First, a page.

Nice of you to speak up here. You still have some spunk!
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Old 10-15-2021, 10:14 PM   #215
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Nice of you to speak up here. You still have some spunk!
With over 30,000 posts, speaking up has never been an issue.
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Old 10-16-2021, 05:18 AM   #216
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+1
Cash is paying 0.5%, why would we pay 3% for mortgage. So we are in no debt in retirement camp.
It came in handy when moving out of California. We bought a new house with mortgage, planning to pay it off after selling our CA house. Lot less pressure that way.
Maybe a better question than "why would we pay 3% for a mortgage" is "why have your money in cash paying 0.5%"? My annual returns have averaged over 10%, going back to the 90s.
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Old 10-16-2021, 07:46 AM   #217
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Depends where you are in the mortgage. If you are well into it the interest has already been paid at beginning and now you are just paying principal.
Paid off our house in 2007 and retired last December at 61.5
Emotional financial decisions should not be made in my opinion. That's how people end up house or car poor. Always live within your means.
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Old 10-16-2021, 10:23 AM   #218
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Thatís me.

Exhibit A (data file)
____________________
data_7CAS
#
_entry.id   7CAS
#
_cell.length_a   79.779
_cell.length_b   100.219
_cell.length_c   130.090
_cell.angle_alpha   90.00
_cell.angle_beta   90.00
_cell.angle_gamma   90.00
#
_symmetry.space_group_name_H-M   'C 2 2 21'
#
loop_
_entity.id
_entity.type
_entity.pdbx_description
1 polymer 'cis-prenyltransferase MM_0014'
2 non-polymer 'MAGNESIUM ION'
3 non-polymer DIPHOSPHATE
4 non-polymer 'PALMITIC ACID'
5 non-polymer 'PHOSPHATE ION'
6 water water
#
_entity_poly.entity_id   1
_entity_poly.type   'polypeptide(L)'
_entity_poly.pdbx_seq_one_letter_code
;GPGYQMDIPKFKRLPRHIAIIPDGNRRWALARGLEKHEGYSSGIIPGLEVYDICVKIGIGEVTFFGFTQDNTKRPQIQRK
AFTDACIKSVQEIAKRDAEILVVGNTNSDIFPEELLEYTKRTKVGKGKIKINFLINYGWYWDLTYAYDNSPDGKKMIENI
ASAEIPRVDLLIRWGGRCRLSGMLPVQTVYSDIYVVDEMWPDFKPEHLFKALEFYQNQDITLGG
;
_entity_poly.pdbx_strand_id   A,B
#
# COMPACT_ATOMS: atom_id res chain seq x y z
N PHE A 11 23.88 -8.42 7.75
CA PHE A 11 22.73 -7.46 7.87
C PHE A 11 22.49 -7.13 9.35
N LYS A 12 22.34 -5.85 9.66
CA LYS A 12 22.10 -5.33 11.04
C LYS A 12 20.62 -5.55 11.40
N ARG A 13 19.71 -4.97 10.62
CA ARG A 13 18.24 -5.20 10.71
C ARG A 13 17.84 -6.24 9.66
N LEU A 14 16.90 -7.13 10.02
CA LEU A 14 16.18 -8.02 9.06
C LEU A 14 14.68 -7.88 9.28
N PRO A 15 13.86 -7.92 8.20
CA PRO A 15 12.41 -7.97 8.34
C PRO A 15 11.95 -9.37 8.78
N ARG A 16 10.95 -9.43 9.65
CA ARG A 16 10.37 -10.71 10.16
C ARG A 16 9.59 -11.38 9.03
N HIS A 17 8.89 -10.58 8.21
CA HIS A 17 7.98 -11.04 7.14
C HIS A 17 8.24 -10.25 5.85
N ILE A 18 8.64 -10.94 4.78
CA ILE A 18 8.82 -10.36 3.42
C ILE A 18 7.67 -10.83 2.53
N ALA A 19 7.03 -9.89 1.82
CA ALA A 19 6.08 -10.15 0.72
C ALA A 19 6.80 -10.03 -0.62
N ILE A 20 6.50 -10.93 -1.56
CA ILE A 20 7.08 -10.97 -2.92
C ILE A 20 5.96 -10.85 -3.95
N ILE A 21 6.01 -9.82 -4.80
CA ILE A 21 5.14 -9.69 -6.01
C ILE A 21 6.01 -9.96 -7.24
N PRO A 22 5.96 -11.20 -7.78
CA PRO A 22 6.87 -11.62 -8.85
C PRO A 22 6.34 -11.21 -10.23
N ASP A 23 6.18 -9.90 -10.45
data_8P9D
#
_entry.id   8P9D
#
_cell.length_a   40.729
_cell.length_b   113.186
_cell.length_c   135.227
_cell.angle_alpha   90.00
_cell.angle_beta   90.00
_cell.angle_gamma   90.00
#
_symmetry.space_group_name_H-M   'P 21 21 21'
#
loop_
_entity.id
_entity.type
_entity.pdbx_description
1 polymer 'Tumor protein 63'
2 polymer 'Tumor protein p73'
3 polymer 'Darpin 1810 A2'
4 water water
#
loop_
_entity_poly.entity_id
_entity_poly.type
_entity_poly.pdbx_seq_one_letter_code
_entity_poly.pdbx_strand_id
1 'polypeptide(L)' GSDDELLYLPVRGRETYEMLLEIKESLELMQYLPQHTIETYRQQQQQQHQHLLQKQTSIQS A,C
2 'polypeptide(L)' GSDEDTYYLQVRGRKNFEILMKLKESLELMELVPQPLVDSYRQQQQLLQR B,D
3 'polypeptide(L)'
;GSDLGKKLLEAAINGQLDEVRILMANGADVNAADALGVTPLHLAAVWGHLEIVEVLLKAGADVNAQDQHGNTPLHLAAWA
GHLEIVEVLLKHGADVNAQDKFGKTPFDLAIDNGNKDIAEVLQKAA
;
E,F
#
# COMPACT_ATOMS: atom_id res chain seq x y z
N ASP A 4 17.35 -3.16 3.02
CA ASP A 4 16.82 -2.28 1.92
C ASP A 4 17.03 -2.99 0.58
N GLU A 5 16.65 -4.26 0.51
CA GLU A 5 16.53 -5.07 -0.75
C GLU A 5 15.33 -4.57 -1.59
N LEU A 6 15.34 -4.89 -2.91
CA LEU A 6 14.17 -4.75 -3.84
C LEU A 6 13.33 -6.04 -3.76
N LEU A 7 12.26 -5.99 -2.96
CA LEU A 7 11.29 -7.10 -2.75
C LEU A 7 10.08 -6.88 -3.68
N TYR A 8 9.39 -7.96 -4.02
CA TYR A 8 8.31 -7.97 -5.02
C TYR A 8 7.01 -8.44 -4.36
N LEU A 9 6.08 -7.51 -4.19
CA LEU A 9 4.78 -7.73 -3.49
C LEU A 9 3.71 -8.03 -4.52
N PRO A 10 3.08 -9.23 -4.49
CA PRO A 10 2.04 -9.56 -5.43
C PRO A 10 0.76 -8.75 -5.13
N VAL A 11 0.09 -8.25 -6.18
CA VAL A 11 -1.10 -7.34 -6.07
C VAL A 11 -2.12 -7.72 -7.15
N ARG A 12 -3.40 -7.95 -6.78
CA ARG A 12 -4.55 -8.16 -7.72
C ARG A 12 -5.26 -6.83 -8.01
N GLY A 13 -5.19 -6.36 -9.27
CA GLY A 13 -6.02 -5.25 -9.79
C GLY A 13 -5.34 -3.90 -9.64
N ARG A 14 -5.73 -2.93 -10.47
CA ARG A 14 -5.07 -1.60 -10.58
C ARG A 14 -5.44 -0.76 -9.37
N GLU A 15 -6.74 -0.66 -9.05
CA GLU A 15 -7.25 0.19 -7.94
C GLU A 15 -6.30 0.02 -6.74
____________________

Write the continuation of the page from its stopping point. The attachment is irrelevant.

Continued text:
Because my pension covers all expenses, my wifeís 401k will be our inflation protector. For some, a pension can withstand a mortgage, it just depends on your specific situation.
Have you consider VCMDX as your inflation protector? VCMDX is commodity based, highly leveraged, that uses derivatives. I have over $200K invested in VCMDX because government is printing money like heck...which I believe is inflationary. The 1 yr returns are 48% so I am a happy camper. VCMDX is based on speculation that inflation will continue....so I will be ready to sell in a heartbeat if inflation starts to level off. May be better than depending on your wife's 401K as a hedge against inflation. Just a thought.
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Old 10-16-2021, 11:40 AM   #219
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Well, I got out of California munis and didn't renew CDs; because interest rates were going up. Oops that didn't work out. So here I am stuck with very low interest rate.
It is going to work out when we have a correction
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Old 10-16-2021, 11:44 AM   #220
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Maybe a better question than "why would we pay 3% for a mortgage" is "why have your money in cash paying 0.5%"? My annual returns have averaged over 10%, going back to the 90s.
BTW long term returns are great